It was kindof neat, but even then, using Gopher was kindof anachronistic.

Neocities is trying very hard to not be a nostalgia machine. We want to express that we believe making your own web site is not nostalgia, but the future of the web, and that improvements to browser technology has made this possible.

So putting in Gopher support would be fun, and I would love to do it, but we're very time crunched right now, so we need to focus on the features and improvements that matters to most people. You can get an idea of how busy our schedule is here, we've got a lot of ground to cover: https://github.com/neocities/neocities/issues

So unfortunately, we won't be able to support Gopher on Neocities.

My recommendation would be to make a site that is designed for use with Gopher. If you think that Gopher should be re-introduced to a modern audience, be the change. That's exactly what Neocities is trying to do with making sites. There's no reason you can't do the same for Gopher. :-)


---


Not the response I wanted to hear. However it is one that clearly articulates what and why. I respect that and really hope people five them a shot.

Speaking of if you want to make your own site from scratch they will give you twenty (20) megabytes of space. Is that a lot of space? Not if you load down with flash, sound, etc. However for text and images with links to YouTube, lastfm, and other sites all managed by CSS you can get a lot prettier than things were in the 90s.

All from a company that believes in net neutrality and will try standing up for your right to have your say. So give them a shot:
http://neocities.org

My Thoughts about the Raspberry Pi 2


Amazing all the things people come up with when they can get a computer they can afford to be a bit reckless with. Well that is going on the idea you can get a raspberry pi 2 since they seem to have been out of stock almost as soon as they were announced.

$35 for something that isn't too far removed from a decently specced cellphone's computer and with a large community of tinkerers and people with far too much time on their hands. Sure u have to provide your own cables, case, and monitor, but it hooks up to a modern TV with HDMI, an old TV with component cables, and if the thin won't boot just put a new SD card in, or worst case, buy another one.

Ditto for when the next iteration rolls 'round two years from now. Unhook everything, pop new thing in, go about your way.

I like the concept of these little things, and judging by all the 'me too' barebone boards out there, it seems there's a market.

Of course the first raspberry pi was less powerful and judging by YouTube reviews was a bit too pokey to be used as a general computer. Didn't stop people from tinkering and finding plenty of uses (including acting as a controller for beer brewing.) But with this iteration, it seems like you could actually get heavy lifting done.

Pretty sure there's limits and restrictions going on, since at its heart the thing has more in common with your cellphone than desktop, but still.

It makes me happy whenever new uses get found for the little thing.

Tennessee Suing the FCC over allowing Municipal Broadband


http://secure.dslreports.com/shownews/Tennessee-Sues-FCC-For-Dismantling-Its-MuniBroadband-Ban-133085

TL;DR: IThink This Is Stupid.

Things like this make me unhappy. The Ban on Municipal broadband/internet providers was stupid and removing that ban let's communities go 'you will either give us better service or we will take our money and do it ourselves.'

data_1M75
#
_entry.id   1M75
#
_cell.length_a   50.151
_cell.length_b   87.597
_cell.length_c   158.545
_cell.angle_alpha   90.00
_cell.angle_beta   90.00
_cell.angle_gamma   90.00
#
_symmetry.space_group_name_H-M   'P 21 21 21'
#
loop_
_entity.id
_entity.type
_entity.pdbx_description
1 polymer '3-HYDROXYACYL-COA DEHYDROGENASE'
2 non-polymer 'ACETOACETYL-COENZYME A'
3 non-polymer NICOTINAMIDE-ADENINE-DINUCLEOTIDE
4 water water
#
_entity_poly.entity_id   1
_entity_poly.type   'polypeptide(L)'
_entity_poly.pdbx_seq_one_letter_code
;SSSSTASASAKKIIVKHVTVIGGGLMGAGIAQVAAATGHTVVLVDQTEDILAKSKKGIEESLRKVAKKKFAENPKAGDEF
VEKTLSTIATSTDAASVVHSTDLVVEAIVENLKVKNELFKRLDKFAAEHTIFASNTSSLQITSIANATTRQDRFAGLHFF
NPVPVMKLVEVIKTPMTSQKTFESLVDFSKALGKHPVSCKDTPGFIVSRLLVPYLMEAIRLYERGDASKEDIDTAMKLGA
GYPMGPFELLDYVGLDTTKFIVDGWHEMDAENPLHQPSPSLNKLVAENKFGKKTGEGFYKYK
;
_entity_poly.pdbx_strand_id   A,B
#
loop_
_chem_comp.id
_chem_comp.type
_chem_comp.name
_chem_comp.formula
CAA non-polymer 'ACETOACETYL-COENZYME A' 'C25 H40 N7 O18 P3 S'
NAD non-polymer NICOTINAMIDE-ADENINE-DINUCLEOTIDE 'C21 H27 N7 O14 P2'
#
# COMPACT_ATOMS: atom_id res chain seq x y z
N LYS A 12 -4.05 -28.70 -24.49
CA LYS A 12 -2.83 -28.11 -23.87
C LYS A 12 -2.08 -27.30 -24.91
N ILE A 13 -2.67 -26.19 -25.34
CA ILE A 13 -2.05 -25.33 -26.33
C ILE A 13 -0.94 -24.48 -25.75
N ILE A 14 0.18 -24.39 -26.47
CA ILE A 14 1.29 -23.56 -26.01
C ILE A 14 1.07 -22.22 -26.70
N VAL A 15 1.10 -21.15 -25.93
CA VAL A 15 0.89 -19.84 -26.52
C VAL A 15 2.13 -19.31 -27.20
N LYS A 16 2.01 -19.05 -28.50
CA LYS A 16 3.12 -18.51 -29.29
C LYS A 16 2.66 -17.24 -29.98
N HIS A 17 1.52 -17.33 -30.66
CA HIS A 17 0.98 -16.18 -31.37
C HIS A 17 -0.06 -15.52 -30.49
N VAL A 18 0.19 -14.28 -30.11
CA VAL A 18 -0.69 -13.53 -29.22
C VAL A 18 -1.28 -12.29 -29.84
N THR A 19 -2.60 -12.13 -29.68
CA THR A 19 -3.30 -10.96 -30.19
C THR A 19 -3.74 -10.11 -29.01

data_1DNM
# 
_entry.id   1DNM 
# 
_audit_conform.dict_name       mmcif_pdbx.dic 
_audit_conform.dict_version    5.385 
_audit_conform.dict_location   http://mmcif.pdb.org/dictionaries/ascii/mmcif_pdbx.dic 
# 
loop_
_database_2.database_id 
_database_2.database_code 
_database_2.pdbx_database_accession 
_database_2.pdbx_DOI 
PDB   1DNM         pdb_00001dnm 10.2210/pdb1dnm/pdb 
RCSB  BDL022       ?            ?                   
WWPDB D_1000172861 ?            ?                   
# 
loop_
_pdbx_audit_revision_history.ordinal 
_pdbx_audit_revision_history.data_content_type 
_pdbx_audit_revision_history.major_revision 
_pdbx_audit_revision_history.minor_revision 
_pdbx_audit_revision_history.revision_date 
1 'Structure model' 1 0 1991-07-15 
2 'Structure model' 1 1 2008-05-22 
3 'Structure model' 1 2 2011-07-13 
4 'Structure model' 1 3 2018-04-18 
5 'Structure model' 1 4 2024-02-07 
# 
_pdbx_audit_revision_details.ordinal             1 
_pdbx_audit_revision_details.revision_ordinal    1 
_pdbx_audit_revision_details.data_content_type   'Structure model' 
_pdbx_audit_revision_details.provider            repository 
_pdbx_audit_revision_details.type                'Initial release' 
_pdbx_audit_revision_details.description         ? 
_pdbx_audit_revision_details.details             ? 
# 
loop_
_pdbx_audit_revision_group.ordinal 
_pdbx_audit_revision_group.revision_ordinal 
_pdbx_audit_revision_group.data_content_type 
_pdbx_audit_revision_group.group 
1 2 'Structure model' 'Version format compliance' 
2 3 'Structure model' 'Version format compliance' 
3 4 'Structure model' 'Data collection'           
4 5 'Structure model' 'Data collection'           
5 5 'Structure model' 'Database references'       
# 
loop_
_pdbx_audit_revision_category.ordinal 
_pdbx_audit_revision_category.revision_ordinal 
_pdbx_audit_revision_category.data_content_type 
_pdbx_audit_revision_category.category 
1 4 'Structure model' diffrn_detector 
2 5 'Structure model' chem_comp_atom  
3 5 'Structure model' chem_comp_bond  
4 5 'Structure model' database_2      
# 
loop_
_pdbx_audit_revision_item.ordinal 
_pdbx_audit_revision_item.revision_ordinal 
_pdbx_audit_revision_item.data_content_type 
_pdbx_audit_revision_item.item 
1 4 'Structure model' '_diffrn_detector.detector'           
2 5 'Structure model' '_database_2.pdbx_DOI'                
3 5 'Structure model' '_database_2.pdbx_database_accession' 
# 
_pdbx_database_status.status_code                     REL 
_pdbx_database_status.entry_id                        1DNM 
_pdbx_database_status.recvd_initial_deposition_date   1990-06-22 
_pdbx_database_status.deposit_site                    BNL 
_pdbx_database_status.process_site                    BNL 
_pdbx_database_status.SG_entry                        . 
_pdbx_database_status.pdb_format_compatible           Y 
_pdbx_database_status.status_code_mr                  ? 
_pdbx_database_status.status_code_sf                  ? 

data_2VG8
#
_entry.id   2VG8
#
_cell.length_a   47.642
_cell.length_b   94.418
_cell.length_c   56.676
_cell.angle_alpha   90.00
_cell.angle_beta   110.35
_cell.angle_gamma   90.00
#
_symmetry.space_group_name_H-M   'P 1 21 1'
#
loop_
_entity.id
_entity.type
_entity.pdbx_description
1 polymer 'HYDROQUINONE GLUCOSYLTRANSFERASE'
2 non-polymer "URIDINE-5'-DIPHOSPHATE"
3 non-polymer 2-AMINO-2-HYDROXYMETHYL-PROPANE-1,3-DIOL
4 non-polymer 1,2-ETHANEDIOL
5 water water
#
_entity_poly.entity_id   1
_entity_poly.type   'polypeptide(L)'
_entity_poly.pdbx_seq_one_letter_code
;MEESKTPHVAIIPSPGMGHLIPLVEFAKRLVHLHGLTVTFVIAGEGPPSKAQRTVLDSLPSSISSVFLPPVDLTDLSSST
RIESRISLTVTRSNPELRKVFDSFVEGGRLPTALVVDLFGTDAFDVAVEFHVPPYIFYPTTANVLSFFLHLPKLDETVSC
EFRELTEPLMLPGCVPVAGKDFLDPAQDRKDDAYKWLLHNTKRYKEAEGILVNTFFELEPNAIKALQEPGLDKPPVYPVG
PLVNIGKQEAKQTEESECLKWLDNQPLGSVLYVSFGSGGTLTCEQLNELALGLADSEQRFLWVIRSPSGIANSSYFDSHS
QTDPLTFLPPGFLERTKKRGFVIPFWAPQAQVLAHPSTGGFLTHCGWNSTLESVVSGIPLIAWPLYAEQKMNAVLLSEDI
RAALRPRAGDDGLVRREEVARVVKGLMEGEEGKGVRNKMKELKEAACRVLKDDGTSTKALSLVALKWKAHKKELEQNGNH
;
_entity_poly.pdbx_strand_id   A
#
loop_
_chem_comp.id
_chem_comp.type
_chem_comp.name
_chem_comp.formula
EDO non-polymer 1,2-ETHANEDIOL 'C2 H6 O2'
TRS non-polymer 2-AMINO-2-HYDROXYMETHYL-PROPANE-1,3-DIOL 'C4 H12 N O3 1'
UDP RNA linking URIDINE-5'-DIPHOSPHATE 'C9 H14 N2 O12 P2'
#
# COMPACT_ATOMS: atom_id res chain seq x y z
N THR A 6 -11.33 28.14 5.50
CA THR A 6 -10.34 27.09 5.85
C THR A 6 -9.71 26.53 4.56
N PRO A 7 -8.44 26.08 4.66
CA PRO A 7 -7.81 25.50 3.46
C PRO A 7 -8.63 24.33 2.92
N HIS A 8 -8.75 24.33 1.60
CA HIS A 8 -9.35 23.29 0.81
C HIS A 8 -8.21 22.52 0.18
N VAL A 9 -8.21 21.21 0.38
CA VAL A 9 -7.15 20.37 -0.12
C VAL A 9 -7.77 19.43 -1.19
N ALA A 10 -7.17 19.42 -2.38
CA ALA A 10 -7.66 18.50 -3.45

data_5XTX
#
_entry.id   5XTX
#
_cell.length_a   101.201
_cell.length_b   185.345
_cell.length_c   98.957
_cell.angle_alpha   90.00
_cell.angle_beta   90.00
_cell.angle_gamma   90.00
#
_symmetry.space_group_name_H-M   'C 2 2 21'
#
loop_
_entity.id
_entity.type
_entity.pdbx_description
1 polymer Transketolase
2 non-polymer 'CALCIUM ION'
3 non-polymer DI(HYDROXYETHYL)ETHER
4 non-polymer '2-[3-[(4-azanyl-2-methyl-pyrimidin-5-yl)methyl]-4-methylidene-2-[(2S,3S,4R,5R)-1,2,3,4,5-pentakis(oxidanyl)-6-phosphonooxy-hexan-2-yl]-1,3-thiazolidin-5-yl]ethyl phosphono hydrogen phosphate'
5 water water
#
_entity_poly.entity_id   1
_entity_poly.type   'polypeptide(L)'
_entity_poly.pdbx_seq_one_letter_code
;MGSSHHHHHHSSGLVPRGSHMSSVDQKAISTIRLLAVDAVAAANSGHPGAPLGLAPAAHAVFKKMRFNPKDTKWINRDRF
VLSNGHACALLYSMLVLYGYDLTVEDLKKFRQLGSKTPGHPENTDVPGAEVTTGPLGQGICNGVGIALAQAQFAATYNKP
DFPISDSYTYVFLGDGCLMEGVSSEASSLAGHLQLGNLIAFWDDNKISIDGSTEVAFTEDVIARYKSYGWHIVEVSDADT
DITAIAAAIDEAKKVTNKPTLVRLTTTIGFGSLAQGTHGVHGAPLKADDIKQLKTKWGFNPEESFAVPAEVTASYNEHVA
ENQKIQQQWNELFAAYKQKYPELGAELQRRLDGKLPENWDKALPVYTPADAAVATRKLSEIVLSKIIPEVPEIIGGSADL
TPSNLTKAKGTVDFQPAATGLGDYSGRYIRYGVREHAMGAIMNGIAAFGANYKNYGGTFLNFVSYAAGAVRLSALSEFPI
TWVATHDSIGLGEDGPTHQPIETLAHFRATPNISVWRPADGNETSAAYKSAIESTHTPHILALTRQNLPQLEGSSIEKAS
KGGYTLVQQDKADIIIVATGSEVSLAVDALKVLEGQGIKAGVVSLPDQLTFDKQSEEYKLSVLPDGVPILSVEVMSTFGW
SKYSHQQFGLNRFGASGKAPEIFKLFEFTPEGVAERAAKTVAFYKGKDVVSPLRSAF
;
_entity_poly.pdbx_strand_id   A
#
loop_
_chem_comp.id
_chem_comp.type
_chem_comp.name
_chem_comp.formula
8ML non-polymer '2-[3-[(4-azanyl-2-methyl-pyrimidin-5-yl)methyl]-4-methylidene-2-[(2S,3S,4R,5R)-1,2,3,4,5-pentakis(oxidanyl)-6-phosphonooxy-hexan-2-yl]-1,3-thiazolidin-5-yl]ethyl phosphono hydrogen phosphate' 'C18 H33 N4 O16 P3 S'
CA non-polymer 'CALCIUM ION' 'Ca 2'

Capitalism unfettered leads to monopolies, and monopolies unopposed have historically gone the route of least service possible because their customers have no options.

Competition is inherently a good thing, and communities naturally will want to not mess up if they're going their own way.

So please, I don't want people to think it's useless to speak out. Call your representatives. You will get either an automated message or some underpaid intern. Be polite. Be on point, and tell them that you support the FCCs decision to allow municipal broadband.

Who knows, they may well not care. Thing is they just might if we're loud enough. I don't care if you like the people in office, because I don't. I just want people to spread the word and make calls.

The internet is nearly as essential for modern business as electricity and water. We cannot afford to continue being behind the likes of Romania and Estonia in terms of internet connectivity and speed.

On Writing


I've had to put up with over a decade of silence on my writing, not just from friends and family but also publishers and proofreaders. People telling me that it isn't any good would be different. That would mean people actually looked. It's the silence that hurts worst since months of work and the world at large just moves on.

This isn't me saying people should pick these things up if it's not something you care for. I m simply stating what is. Yet even with all that I'm still willing to step back in.

You have to be a little crazy to do this, or in my case a lot crazy. There's some kind of statistic I'd seen years back stating you have to write and sell three or four books a year to make what amounts to minimum wage. One of my favorite authors, Cory Doctrow for those curious, does talks and lectures and for him the books are more to get new people to know who he is. Same thing with a lot of other well known writers really.

So I am under no illusions at writing the next great american novel or getting rich off of this. It's hard and discouraging, but it's something I do. Don't ask why, I can't give a good answer, but I do. It's just incredibly slow going.